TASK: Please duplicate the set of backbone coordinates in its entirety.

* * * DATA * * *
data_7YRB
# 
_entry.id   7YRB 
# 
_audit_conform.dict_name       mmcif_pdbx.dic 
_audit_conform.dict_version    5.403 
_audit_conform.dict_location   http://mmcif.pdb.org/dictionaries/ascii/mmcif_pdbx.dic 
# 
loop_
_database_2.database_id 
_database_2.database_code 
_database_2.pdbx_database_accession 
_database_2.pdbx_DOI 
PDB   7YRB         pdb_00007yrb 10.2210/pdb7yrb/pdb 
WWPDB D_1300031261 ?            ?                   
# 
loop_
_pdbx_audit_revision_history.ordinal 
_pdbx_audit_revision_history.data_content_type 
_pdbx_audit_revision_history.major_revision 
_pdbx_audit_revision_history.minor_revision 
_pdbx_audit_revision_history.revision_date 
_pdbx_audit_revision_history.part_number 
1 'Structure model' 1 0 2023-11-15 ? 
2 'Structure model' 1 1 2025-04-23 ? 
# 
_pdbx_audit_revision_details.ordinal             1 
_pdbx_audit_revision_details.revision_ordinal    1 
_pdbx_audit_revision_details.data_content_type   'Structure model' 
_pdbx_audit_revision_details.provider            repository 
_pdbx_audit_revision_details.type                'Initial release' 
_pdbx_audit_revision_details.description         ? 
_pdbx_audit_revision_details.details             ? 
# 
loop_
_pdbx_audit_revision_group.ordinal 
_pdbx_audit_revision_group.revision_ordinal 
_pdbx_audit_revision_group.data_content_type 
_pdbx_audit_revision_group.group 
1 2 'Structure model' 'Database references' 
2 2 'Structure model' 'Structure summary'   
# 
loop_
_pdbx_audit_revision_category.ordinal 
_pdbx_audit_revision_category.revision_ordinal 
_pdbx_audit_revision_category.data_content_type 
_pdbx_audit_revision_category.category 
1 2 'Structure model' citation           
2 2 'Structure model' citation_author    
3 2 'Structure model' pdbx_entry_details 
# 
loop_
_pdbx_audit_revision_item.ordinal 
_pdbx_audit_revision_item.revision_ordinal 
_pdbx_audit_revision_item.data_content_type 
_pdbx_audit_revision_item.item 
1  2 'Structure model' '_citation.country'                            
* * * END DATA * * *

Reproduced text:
data_7YRB
# 
_entry.id   7YRB 
# 
_audit_conform.dict_name       mmcif_pdbx.dic 
_audit_conform.dict_version    5.403 
_audit_conform.dict_location   http://mmcif.pdb.org/dictionaries/ascii/mmcif_pdbx.dic 
# 
loop_
_database_2.database_id 
_database_2.database_code 
_database_2.pdbx_database_accession 
_database_2.pdbx_DOI 
PDB   7YRB         pdb_00007yrb 10.2210/pdb7yrb/pdb 
WWPDB D_1300031261 ?            ?                   
# 
loop_
_pdbx_audit_revision_history.ordinal 
_pdbx_audit_revision_history.data_content_type 
_pdbx_audit_revision_history.major_revision 
_pdbx_audit_revision_history.minor_revision 
_pdbx_audit_revision_history.revision_date 
_pdbx_audit_revision_history.part_number 
1 'Structure model' 1 0 2023-11-15 ? 
2 'Structure model' 1 1 2025-04-23 ? 
# 
_pdbx_audit_revision_details.ordinal             1 
_pdbx_audit_revision_details.revision_ordinal    1 
_pdbx_audit_revision_details.data_content_type   'Structure model' 
_pdbx_audit_revision_details.provider            repository 
_pdbx_audit_revision_details.type                'Initial release' 
_pdbx_audit_revision_details.description         ? 
_pdbx_audit_revision_details.details             ? 
# 
loop_
_pdbx_audit_revision_group.ordinal 
_pdbx_audit_revision_group.revision_ordinal 
_pdbx_audit_revision_group.data_content_type 
_pdbx_audit_revision_group.group 
1 2 'Structure model' 'Database references' 
2 2 'Structure model' 'Structure summary'   
# 
loop_
_pdbx_audit_revision_category.ordinal 
_pdbx_audit_revision_category.revision_ordinal 
_pdbx_audit_revision_category.data_content_type 
_pdbx_audit_revision_category.category 
1 2 'Structure model' citation           
2 2 'Structure model' citation_author    
3 2 'Structure model' pdbx_entry_details 
# 
loop_
_pdbx_audit_revision_item.ordinal 
_pdbx_audit_revision_item.revision_ordinal 
_pdbx_audit_revision_item.data_content_type 
_pdbx_audit_revision_item.item 
1  2 'Structure model' '_citation.country'                            